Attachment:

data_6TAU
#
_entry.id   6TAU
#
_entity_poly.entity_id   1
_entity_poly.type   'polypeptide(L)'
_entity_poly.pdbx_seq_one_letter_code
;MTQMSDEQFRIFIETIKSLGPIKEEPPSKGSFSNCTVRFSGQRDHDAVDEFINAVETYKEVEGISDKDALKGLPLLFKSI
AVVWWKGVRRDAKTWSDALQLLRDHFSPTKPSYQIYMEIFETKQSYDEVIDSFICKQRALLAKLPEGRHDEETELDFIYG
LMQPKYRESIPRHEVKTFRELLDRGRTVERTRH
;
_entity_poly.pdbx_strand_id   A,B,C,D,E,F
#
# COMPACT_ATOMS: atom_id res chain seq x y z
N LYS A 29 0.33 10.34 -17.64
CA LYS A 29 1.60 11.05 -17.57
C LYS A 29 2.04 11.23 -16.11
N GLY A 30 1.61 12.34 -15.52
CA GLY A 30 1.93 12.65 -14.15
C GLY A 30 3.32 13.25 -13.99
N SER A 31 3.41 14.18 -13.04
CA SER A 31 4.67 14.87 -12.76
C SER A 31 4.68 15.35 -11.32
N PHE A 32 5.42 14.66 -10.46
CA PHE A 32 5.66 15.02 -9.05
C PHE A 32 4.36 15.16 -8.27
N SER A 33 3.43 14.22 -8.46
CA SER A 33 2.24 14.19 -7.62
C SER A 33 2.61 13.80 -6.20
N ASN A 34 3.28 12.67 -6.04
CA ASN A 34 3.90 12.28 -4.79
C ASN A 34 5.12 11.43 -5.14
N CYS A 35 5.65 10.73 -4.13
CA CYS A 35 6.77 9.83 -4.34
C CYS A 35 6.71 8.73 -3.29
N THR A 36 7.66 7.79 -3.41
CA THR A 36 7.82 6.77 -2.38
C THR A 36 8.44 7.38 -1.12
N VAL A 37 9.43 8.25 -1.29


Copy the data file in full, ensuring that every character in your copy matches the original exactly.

data_6TAU
#
_entry.id   6TAU
#
_entity_poly.entity_id   1
_entity_poly.type   'polypeptide(L)'
_entity_poly.pdbx_seq_one_letter_code
;MTQMSDEQFRIFIETIKSLGPIKEEPPSKGSFSNCTVRFSGQRDHDAVDEFINAVETYKEVEGISDKDALKGLPLLFKSI
AVVWWKGVRRDAKTWSDALQLLRDHFSPTKPSYQIYMEIFETKQSYDEVIDSFICKQRALLAKLPEGRHDEETELDFIYG
LMQPKYRESIPRHEVKTFRELLDRGRTVERTRH
;
_entity_poly.pdbx_strand_id   A,B,C,D,E,F
#
# COMPACT_ATOMS: atom_id res chain seq x y z
N LYS A 29 0.33 10.34 -17.64
CA LYS A 29 1.60 11.05 -17.57
C LYS A 29 2.04 11.23 -16.11
N GLY A 30 1.61 12.34 -15.52
CA GLY A 30 1.93 12.65 -14.15
C GLY A 30 3.32 13.25 -13.99
N SER A 31 3.41 14.18 -13.04
CA SER A 31 4.67 14.87 -12.76
C SER A 31 4.68 15.35 -11.32
N PHE A 32 5.42 14.66 -10.46
CA PHE A 32 5.66 15.02 -9.05
C PHE A 32 4.36 15.16 -8.27
N SER A 33 3.43 14.22 -8.46
CA SER A 33 2.24 14.19 -7.62
C SER A 33 2.61 13.80 -6.20
N ASN A 34 3.28 12.67 -6.04
CA ASN A 34 3.90 12.28 -4.79
C ASN A 34 5.12 11.43 -5.14
N CYS A 35 5.65 10.73 -4.13
CA CYS A 35 6.77 9.83 -4.34
C CYS A 35 6.71 8.73 -3.29
N THR A 36 7.66 7.79 -3.41
CA THR A 36 7.82 6.77 -2.38
C THR A 36 8.44 7.38 -1.12
N VAL A 37 9.43 8.25 -1.29